After-tax returns are calculated using the historical highest individual federal marginal income tax rates and do not reflect the impact of state and local taxes. Actual after tax returns depend on the investor's tax situation and may differ from those shown. The after-tax returns shown are not relevant to investors who hold their fund shares through tax-deferred arrangements such as 401(k) plans or individual retirement.

Fund shares are not individually redeemable and will be issued and redeemed at their Net Asset Value (NAV) only through certain authorized broker-dealers in large, specified blocks of shares called "creation units" and otherwise can be bought and sold only through exchange trading. Creation units are issued and redeemed principally in kind. Shares may trade at a premium or discount to their NAV in the secondary market. You will incur brokerage expenses when trading Fund shares in the secondary market. Past performance is no guarantee of future results. Returns for actual Fund investments may differ from what is shown because of differences in timing, the amount invested, and fees and expenses.

Investing involves substantial risk and high volatility, including possible loss of principal. Bonds and bond funds will decrease in value as interest rates rise. An investor should consider the investment objective, risks, charges and expenses of a Fund carefully before investing. To obtain a prospectus and summary prospectus, which contains this and other information, call 800.826.2333. Please read the prospectus and summary prospectus carefully before investing.

]]>
Fallen Angels’ Index Rule Change Should Enhance Liquidity https://www.vaneck.com/blogs/etfs/fallen-angel-index-change-enhance-liquidity/ Van Eck Blogs 9/20/2016 12:00:00 AM

Authored by Meredith Larson, Product Manager, VanEck VectorsTM ETFs

 

The BofA Merrill Lynch US Fallen Angel High Yield Index (H0FA), which VanEck Vectors Fallen Angel High Yield Bond ETF (ANGL) seeks to track, will implement a rule change on September 30 raising the minimum amount outstanding permissible for each bond issue from $100 million to $250 million. As a result, approximately 7.4% of the current Index will be eliminated. We see this as a positive move that should help improve the overall liquidity of the Index’s universe, while imposing relatively minimal impact on potential performance and composition.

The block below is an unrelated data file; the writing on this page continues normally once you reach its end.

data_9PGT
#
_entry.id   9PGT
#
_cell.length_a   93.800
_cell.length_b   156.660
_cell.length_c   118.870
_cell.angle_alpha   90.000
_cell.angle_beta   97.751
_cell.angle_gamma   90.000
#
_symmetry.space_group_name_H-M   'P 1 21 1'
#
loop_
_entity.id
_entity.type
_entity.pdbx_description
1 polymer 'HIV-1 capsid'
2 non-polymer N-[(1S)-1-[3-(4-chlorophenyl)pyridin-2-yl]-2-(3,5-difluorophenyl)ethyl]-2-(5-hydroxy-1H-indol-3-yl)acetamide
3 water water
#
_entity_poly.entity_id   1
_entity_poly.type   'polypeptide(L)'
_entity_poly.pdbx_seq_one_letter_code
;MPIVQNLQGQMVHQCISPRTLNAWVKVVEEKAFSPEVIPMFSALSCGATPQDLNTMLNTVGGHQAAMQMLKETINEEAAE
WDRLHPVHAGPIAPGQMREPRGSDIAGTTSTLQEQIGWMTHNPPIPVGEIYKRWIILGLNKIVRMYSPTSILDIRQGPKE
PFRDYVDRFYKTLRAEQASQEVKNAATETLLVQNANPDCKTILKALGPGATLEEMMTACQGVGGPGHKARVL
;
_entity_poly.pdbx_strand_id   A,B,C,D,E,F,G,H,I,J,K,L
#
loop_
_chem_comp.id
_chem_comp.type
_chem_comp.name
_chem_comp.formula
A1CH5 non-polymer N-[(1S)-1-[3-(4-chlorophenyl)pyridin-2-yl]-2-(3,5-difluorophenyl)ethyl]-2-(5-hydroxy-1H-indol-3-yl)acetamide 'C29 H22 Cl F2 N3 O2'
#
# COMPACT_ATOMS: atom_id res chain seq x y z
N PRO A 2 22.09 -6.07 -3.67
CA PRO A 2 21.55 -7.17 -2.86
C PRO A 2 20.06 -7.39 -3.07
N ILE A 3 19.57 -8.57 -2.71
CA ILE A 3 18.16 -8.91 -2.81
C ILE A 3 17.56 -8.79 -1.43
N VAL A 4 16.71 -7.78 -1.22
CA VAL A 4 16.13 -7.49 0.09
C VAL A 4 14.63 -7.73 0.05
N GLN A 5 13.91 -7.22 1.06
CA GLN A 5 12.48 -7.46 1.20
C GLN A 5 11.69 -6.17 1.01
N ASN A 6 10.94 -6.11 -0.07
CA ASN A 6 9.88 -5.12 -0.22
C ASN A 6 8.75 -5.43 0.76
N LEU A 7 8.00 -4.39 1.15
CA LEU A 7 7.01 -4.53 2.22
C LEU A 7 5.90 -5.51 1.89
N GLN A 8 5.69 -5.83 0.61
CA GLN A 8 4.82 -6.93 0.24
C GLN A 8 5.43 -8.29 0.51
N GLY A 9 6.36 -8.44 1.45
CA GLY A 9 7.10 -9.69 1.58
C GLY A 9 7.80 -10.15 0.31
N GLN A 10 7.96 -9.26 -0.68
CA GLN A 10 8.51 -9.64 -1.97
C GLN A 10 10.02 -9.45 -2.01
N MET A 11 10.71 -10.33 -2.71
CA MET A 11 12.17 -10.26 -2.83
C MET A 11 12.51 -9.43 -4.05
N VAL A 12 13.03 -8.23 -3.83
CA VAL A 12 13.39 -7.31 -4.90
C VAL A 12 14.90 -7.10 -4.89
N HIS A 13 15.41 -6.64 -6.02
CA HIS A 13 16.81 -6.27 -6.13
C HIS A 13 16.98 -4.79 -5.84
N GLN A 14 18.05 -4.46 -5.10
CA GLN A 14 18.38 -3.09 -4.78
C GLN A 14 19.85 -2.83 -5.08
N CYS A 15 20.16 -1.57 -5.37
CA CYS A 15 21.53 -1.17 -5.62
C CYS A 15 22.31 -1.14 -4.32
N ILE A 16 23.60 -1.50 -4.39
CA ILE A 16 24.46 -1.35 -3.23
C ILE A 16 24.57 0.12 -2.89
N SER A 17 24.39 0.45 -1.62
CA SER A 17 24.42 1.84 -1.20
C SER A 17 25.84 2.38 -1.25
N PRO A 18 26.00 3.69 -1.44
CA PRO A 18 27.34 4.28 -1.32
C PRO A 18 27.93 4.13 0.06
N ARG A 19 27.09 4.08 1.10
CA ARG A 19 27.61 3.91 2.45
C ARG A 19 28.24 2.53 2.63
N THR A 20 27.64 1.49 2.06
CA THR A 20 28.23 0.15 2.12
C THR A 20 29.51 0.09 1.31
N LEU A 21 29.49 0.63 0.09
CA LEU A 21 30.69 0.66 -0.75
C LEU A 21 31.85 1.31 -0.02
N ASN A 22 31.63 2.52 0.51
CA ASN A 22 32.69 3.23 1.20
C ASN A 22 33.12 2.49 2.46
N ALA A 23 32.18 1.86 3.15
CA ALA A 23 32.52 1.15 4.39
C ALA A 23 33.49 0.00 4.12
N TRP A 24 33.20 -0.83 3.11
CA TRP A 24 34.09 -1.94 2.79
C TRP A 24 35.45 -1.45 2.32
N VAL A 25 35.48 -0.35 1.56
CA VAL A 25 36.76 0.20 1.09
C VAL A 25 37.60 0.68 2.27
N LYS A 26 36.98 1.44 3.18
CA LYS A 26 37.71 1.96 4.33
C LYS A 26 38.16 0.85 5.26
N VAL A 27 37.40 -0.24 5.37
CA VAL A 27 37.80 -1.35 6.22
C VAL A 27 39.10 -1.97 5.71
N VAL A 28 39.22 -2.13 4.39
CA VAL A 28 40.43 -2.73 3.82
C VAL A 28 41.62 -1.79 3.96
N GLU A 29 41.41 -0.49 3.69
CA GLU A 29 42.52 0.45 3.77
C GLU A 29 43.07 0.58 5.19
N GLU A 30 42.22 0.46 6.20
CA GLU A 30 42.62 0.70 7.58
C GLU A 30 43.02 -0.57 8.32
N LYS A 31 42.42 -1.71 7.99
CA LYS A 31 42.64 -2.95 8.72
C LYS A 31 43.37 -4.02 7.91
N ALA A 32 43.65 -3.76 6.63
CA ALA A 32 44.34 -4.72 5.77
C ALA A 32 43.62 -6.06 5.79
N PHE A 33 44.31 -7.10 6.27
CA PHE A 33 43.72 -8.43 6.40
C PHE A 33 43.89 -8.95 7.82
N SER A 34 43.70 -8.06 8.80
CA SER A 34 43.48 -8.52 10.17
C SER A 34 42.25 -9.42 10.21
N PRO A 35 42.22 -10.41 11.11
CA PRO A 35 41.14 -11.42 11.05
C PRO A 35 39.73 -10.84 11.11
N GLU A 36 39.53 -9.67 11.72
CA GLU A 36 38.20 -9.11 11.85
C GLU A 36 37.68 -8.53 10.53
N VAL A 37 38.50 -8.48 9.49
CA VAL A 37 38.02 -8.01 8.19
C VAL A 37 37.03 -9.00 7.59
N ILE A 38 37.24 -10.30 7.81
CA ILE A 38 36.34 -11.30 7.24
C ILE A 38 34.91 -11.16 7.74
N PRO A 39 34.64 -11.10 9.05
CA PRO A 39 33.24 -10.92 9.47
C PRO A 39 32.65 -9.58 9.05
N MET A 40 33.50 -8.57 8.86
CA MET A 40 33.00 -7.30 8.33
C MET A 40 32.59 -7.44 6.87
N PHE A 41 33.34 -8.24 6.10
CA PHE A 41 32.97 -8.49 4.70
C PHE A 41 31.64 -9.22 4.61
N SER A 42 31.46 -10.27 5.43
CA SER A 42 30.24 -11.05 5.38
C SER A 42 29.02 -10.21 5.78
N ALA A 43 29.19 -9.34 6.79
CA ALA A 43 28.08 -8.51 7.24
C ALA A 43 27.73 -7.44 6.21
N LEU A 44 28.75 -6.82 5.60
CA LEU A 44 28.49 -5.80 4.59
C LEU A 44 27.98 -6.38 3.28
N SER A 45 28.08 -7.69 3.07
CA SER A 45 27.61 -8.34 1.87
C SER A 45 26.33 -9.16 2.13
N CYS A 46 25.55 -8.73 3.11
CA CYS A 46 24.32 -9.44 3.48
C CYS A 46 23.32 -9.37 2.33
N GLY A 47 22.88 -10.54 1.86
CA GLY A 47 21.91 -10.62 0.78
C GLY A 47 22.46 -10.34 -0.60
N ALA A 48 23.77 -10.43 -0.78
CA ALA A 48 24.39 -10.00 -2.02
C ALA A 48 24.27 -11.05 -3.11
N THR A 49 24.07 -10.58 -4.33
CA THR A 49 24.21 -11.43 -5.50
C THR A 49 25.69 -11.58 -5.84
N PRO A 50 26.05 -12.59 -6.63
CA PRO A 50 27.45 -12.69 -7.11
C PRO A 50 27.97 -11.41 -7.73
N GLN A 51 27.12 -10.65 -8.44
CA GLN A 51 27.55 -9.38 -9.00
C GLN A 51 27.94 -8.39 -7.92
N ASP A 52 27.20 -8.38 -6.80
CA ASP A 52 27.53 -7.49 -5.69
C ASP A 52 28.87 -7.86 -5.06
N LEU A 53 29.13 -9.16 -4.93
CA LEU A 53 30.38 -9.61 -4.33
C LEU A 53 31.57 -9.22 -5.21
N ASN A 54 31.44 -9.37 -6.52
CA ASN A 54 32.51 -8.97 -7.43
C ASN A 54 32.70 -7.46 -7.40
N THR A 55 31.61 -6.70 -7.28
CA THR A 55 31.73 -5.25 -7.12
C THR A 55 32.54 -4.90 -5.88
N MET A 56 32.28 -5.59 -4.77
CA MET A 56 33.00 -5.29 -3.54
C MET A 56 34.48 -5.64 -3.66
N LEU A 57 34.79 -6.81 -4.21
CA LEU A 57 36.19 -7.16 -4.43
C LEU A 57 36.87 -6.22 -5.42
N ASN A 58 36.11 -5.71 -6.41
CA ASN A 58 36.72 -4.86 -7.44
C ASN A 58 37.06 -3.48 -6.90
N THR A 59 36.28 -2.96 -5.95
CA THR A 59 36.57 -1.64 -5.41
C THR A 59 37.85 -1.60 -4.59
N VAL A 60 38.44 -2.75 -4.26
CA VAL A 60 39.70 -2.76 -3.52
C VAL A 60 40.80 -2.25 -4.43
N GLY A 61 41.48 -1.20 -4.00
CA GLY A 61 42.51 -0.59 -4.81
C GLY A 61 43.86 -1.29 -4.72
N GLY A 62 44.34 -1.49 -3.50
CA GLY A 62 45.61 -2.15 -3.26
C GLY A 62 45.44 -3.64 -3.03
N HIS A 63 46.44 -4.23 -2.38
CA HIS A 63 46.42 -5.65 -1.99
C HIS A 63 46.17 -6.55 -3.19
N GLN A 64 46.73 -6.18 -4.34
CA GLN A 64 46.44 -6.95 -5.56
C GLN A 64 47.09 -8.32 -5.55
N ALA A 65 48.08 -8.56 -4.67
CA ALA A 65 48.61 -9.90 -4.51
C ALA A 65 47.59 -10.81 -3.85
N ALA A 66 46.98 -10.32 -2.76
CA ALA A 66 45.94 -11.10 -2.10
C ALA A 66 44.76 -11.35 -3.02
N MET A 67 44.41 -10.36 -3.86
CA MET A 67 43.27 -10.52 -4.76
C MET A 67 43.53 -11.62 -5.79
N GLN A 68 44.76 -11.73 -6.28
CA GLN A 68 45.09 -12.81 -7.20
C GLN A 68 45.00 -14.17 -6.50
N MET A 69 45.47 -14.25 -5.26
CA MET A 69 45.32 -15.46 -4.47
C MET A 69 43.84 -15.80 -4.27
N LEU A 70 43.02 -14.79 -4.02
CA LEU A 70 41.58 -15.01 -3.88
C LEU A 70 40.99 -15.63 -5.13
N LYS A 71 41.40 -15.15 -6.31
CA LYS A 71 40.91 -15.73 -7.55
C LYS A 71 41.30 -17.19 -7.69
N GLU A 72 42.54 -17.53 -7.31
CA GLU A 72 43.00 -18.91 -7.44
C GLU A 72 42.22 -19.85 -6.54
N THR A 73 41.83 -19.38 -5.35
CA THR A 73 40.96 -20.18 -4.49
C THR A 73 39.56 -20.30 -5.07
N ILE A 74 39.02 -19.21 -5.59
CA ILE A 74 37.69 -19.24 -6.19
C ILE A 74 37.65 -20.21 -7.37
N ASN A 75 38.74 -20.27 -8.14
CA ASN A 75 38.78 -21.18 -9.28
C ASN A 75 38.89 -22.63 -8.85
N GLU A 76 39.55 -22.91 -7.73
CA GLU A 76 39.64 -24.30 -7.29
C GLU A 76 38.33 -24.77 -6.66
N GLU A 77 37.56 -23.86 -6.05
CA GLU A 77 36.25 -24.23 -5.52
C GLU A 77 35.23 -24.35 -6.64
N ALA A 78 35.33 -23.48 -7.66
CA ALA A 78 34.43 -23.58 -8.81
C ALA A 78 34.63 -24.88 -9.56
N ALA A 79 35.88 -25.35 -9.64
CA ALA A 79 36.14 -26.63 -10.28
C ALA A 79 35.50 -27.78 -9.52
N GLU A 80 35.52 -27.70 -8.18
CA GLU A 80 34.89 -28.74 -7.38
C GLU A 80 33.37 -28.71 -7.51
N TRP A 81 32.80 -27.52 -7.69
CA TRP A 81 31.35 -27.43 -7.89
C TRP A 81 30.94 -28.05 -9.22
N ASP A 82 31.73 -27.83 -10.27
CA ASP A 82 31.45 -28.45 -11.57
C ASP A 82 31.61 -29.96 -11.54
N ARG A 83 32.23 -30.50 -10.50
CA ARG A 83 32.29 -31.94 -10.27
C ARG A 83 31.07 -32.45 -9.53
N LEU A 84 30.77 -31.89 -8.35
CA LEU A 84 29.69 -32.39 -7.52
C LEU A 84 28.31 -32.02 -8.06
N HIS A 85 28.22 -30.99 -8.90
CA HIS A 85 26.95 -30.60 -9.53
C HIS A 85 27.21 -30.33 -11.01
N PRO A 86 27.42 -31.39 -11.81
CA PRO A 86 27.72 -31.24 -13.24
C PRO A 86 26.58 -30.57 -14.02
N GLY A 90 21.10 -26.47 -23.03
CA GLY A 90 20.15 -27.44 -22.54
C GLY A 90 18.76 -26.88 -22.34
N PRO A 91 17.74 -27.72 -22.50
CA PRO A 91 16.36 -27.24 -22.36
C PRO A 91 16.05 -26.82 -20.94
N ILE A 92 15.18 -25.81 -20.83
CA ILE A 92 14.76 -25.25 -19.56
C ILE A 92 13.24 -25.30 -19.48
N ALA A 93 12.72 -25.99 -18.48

Improving Liquidity by Removing Small Holdings

The rule change will help promote the Index’s liquidity by eliminating a number of very small components that tend to be less liquid and difficult to trade relative to larger issues. This is likely to have two very positive effects. First, market makers in the ANGL ETF will no longer see bond issues smaller than $250 million in creation and redemption baskets, with positive ramifications for their estimated cost of trading those baskets. Second, eliminating hard-to-trade smaller positions from the underlying Index could help improve ANGL’s tracking error, as the ETF may now be more closely aligned with the Index’s constituency.

Little Impact to Performance, Yield, and Duration

Based on the Index’s historical return profile, we anticipate that the rule change is likely to have minimal impact on Index performance. A closer look at the smaller positions expected to be removed from the Index, reveals that they contributed approximately 130 basis points (bps), or just 1.3%, of the Index’s 22.4% year-to-date total returns. We also note that the yield and duration of the ETF and Index are expected to remain little changed once the smaller bond issues are cut.

Sector and credit composition should be minimally impacted as well. Sixteen out of the eighteen Merrill Lynch Level III sectors’ allocations will likely be trimmed between 0.06% and 0.90%. The automotive sector’s allocation, which was only 0.27% of the Index, would be 0%. In terms of credit quality, we feel the impact of the rule change is minimally positive. The BB-rated group is estimated to remain approximately 75% of the Index, while the lower end of the credit spectrum should decrease slightly, as shown in the table below.


Estimated Credit Quality Impact from Index Rule Change
 

Credit Rating Current New Estimate Change
BB 75.2% 75.8%  0.7%
B 22.4% 22.2% -0.2%
CCC 1.6% 1.2% -0.3%
CC 0.8% 0.7% -0.1%

Source: BofA Merrill Lynch.
Based on data as of August 31, 2016. Estimates excluded current bond issues with face values under $250 million. Estimates are not guaranteed and may not reflect actual Index characteristics following rule change. Composite ratings are based on the simple averages of ratings from Moody’s, S&P, and Fitch. This composite is not intended to be a credit opinion.
 

A Positive Enhancement for Investors

We view the Indexer’s decision to raise the minimum amount outstanding for its eligible Index constituents as favorable for investors of VanEck Vectors Fallen Angel High Yield Bond ETF (ANGL). The enhancement is expected to eliminate the smaller, less liquid positions with what appears to be a minimal impact on potential performance and composition.

]]>